A team from Duke University is developing a system for detecting and identifying rogue drones delivering contraband to prisons under a collaborative initiative with the North Carolina Department of Public Safety. (Press Release)

French firm iXblue unveiled the SEADRiX, an unmanned surface vessel for anti-submarine warfare operations. (Naval News)

Students at Vietnam National University-Ho Chi Minh City have developed two new low-cost unmanned systems, an unmanned surface vessel and a crop-spraying drone. (Tuổi Trẻ)

Drones at Work

Singapore’s Changi airport halted flights to and from one of its runways after a drone was spotted operating in the area. (FlightGlobal)

The U.S. Army’s Howler counter-drone system, which consists of a radar and an interceptor drone, has achieved Initial Operational Capability. (Unmanned Systems Technology)

The team behind Boaty McBoatface, a British unmanned research submarine, announced that the underwater drone collected valuable data for climate change research on its maiden voyage in 2017. (NBC News)

In a test, the U.K. Royal Navy’s HMS Northumberland shot down a series of drones with its Sea Ceptor missile system. (Press Release)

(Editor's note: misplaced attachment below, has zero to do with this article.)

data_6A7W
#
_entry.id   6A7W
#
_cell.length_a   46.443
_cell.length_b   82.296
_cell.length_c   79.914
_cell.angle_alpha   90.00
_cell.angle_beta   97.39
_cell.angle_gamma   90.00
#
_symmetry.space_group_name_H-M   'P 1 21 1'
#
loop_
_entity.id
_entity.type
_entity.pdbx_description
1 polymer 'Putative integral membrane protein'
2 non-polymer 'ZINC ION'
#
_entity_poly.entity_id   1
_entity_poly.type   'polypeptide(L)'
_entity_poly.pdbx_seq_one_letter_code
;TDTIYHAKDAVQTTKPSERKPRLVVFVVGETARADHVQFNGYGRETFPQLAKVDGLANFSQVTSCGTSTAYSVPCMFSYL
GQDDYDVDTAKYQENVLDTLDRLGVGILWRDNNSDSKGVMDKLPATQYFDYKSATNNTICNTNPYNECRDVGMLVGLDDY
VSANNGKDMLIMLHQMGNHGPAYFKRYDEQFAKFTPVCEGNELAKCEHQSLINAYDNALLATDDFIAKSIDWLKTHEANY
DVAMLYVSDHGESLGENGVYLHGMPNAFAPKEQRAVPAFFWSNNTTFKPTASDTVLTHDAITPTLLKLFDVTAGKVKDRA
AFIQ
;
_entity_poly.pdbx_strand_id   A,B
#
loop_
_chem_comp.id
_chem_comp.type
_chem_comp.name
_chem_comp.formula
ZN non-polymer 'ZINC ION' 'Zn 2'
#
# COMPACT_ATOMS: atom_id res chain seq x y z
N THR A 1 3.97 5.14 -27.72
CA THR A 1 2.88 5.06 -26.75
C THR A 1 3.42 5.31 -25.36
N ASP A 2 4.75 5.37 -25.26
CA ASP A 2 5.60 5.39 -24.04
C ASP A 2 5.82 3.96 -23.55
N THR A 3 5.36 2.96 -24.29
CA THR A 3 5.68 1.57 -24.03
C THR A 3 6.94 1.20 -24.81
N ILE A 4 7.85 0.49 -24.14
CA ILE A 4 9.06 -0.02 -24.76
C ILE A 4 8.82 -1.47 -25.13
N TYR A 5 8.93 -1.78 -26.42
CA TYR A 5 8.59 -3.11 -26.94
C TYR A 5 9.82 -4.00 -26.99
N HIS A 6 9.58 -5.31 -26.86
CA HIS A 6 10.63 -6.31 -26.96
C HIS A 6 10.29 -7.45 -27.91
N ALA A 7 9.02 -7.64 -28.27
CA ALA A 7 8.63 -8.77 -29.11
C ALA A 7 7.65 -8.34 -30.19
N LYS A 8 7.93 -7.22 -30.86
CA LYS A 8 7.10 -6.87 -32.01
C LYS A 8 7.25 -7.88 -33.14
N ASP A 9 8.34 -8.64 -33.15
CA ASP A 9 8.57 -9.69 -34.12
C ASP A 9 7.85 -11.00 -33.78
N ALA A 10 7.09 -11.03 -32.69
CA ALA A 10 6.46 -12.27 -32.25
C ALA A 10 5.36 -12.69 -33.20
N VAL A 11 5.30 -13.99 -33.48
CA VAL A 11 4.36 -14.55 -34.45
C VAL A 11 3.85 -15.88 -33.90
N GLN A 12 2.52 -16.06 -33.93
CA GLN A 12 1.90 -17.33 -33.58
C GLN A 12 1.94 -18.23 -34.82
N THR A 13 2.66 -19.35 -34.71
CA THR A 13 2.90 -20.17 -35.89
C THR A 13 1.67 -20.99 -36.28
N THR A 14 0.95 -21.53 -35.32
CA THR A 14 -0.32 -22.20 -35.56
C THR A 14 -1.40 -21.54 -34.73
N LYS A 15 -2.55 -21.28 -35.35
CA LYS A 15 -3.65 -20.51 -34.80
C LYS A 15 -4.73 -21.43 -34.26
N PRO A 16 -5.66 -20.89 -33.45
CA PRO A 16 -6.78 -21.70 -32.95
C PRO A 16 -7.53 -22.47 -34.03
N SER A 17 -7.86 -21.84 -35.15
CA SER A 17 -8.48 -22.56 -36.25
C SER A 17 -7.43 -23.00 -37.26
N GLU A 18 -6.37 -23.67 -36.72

Drone maker Elistair announced that Spanish Police used its tethered surveillance drone system during the UEFA Champions League final earlier this month. (Inside Unmanned Systems)

The city of Ashland, Oregon is exploring the possibility of acquiring a drone equipped with an infrared camera for use during wildfires. (NBC 52) For more on public safety drones, click here.

Japanese e-commerce firm Rakuten and supermarket chain Seiyu announced a joint three-month drone delivery project to supply visitors to the uninhabited Sarushima island. (Asahi Shimbun)

The Osaka prefectural government in Japan has issued a temporary ban on drone operations in the area during the upcoming G20 summit. (The Telegraph)

Industry Intel

The French Defense Procurement Agency awarded drone maker Novadem a contract for more than 50 NX70 small multi-rotor drones for the army. (Jane’s)

The U.S. Air Force awarded General Atomics Aeronautical Systems a $90.9 million foreign military sales contract for contractor logistics support for the U.K.’s MQ-9A Reaper program. (DoD)

The U.S. Navy awarded SR Technologies a $12.4 million contract for information operations payloads for drones operated by the Navy and Special Operations Command. (DoD)

The U.S. Defense Advanced Research Projects Agency awarded Northrop Grumman a $9.9 million contract modification to build and test a payload delivery system for future Extra Large Unmanned Undersea Vehicles. (Military & Aerospace Technology)

Houma-Terrebonne Airport in Louisiana was awarded a $1.35 million federal grant to develop infrastructure for drone operations for the oil and gas industry. (Houma Today)

AirMap, a U.S. company that provides drone traffic management software and services, has signed a strategic agreement with defense contractor Raytheon. (droneLife)

Counter-drone firm Black Sage has partnered with Raytheon to develop a drone detection and mitigation system for civilian and military users. (droneLife)